An envelope posted to a Lynn doctor during the Boer War in Africa 114 years ago could fetch up to £120 at auction.
The rare envelope was sent from a prisoner of war to Dr Charles Bagge Plowright, who was one of Britain’s leading experts on Fungi, in 1900.
The name of the sender is not known as the letter originally inside the envelope is missing, but it was posted from Pretoria (in what is now South Africa) on May 15, 1900, and took six weeks to make the 6,000 mile journey by sea to Britain. It eventually reached Lynn on June 26, 1900.
Dr Plowright was born in Lynn on April 3, 1849, and was apprenticed to Dr John Lowe, surgeon-apothecary to the Prince of Wales (later King Edward VII).
A president of the British Mycological Society for two years, he was a house surgeon at the West Norfolk and Lynn hospital, a Lynn magistrate and a governor of Lynn Grammar School.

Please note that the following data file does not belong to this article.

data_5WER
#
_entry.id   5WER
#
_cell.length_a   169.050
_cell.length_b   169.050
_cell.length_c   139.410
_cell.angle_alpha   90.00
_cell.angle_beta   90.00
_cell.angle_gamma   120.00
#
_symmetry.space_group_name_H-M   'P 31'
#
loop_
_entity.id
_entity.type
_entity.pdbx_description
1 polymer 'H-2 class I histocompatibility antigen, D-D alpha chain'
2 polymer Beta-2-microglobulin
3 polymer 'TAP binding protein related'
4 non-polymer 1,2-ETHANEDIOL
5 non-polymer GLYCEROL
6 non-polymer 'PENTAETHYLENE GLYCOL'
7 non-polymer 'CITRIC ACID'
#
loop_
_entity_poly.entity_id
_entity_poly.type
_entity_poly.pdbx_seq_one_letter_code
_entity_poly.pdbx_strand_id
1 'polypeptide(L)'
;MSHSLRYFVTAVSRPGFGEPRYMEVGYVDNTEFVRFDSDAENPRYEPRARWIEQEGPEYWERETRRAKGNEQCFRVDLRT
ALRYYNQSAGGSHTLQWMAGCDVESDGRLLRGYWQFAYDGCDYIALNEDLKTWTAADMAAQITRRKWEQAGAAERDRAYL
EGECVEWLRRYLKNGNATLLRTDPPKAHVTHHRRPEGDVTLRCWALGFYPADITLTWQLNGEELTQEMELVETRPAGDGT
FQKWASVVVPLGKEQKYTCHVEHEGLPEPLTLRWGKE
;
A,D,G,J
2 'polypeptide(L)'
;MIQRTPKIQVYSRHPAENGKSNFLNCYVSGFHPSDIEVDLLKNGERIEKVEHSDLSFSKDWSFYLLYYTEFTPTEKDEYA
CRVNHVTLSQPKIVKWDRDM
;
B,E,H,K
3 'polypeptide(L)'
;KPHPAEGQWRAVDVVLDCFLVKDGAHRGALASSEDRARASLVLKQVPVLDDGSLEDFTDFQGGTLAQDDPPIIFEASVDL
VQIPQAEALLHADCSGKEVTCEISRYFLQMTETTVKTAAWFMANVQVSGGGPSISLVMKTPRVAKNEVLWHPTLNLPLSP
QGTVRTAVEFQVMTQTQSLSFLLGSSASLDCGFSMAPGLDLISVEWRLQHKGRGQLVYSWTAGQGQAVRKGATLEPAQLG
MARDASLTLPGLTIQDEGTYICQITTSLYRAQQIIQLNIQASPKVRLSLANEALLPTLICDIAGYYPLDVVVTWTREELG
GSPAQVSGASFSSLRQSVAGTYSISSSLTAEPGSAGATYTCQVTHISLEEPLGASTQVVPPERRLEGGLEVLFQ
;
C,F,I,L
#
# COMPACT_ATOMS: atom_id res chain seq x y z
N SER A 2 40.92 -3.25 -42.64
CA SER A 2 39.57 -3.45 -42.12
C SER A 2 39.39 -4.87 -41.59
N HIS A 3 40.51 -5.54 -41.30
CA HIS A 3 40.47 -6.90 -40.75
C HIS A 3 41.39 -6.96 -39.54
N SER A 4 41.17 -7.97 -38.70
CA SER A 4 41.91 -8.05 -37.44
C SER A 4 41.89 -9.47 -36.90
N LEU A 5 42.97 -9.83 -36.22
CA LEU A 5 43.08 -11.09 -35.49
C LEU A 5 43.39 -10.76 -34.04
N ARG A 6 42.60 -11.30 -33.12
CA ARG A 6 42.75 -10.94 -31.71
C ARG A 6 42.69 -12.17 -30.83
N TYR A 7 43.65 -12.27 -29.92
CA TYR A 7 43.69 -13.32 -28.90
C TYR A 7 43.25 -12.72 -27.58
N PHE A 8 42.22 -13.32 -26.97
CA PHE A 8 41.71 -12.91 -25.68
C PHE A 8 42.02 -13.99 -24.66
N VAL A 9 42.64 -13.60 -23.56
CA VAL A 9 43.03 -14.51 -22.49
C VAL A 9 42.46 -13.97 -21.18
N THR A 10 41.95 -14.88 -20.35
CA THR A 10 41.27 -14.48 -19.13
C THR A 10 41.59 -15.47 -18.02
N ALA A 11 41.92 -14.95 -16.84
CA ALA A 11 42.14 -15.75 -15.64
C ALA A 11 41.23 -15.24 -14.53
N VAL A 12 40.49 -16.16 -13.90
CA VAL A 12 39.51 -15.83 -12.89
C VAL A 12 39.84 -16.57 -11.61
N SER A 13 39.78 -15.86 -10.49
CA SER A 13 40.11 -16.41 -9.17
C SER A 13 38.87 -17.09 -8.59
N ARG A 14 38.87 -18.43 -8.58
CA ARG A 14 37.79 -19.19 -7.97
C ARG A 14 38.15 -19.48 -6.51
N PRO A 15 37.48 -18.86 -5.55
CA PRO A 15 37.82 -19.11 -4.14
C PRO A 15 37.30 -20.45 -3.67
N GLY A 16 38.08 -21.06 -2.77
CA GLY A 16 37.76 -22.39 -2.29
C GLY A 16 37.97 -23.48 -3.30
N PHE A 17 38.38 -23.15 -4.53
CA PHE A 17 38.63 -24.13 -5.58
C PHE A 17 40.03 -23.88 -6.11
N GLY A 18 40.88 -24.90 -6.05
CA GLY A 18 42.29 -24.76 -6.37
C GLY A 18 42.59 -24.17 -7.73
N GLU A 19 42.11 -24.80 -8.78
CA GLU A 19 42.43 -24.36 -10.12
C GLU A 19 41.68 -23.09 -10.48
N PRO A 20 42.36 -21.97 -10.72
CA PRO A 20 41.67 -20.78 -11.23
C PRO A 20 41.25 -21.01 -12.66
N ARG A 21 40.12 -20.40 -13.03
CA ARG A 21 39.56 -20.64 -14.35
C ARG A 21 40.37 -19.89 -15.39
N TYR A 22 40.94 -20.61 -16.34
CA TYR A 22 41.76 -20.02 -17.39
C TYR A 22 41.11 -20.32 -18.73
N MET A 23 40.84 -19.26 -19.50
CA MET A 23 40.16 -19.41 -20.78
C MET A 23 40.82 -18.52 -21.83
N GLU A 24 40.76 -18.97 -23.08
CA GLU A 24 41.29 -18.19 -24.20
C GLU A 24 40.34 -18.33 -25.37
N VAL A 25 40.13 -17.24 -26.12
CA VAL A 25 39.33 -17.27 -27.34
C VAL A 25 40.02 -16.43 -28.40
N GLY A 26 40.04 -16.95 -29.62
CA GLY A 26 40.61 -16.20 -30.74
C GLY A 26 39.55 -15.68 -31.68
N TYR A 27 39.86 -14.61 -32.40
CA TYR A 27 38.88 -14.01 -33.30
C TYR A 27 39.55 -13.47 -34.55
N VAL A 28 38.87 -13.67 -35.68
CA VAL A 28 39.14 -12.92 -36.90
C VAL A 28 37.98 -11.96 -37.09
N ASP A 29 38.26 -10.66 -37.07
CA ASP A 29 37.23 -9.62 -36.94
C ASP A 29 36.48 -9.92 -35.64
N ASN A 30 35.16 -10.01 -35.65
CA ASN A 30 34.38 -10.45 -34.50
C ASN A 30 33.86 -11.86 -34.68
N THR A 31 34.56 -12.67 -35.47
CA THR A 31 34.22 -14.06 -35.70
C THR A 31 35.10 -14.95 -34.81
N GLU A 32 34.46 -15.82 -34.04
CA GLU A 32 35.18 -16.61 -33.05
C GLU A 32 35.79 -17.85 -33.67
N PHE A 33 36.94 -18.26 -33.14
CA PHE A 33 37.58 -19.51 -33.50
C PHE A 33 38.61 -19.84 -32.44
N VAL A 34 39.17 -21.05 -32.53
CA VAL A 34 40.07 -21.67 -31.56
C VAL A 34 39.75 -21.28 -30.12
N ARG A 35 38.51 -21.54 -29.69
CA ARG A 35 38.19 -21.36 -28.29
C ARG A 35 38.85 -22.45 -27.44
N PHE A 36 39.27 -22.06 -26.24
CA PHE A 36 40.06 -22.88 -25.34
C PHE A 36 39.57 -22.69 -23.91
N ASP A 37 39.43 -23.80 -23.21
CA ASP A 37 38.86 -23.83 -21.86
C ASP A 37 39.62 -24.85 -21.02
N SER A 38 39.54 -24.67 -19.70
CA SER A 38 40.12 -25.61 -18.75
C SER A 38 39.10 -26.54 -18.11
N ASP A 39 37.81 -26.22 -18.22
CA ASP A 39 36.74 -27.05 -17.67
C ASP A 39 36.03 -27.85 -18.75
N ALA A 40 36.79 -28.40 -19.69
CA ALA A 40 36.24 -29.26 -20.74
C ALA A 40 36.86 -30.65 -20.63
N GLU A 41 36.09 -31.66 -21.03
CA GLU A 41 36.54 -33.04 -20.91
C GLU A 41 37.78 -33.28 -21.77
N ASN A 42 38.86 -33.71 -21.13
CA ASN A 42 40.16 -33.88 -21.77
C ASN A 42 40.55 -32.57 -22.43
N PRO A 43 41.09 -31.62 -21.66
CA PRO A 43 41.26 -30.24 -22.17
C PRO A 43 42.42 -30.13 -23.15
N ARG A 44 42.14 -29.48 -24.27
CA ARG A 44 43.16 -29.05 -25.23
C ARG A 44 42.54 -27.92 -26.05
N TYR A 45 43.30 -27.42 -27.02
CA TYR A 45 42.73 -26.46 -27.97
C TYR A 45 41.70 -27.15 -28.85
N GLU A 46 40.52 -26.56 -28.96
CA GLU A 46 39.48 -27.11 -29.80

At the time of the 1901 census, he was living in King Street, Lynn, and died nine years later. His funeral took place at North Wootton parish church on April 27, 1910.
Dr Plowright’s great grandson, Dr Michael Petch, is a consultant cardiologist at the Sandringham Hospital in Lynn, and in a paper for the British Medical Journal in 1998, he described Dr Plowright as “a Victorian polymath”, adding: “Most of his publications were concerned with the study of fungi.”
The Plowright envelope is one of more than 400 Boer War stamps and envelopes now being auctioned at Spink in Bloomsbury, London, on Wednesday.